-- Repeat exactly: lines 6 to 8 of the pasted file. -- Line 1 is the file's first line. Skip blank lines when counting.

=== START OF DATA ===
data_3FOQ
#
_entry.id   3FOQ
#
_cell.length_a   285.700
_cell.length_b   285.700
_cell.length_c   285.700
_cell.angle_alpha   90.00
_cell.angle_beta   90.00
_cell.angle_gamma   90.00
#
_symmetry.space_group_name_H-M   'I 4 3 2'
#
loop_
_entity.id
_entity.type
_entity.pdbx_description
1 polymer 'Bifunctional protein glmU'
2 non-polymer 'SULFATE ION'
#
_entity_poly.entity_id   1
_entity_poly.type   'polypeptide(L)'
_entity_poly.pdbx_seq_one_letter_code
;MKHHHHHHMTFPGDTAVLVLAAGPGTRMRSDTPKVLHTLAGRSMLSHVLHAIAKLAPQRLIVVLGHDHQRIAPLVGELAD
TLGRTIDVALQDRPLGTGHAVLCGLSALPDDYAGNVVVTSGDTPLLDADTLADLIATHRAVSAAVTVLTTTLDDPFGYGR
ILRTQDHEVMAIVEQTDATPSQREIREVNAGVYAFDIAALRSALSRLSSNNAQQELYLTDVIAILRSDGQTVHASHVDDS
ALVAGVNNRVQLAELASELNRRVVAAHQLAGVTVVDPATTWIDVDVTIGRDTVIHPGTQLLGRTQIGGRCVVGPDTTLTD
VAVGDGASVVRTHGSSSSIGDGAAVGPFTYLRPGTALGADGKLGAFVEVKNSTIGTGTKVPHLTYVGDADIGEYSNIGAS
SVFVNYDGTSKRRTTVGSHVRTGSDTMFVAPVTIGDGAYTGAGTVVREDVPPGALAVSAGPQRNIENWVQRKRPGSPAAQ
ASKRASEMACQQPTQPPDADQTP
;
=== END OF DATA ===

_cell.length_b   285.700
_cell.length_c   285.700
_cell.angle_alpha   90.00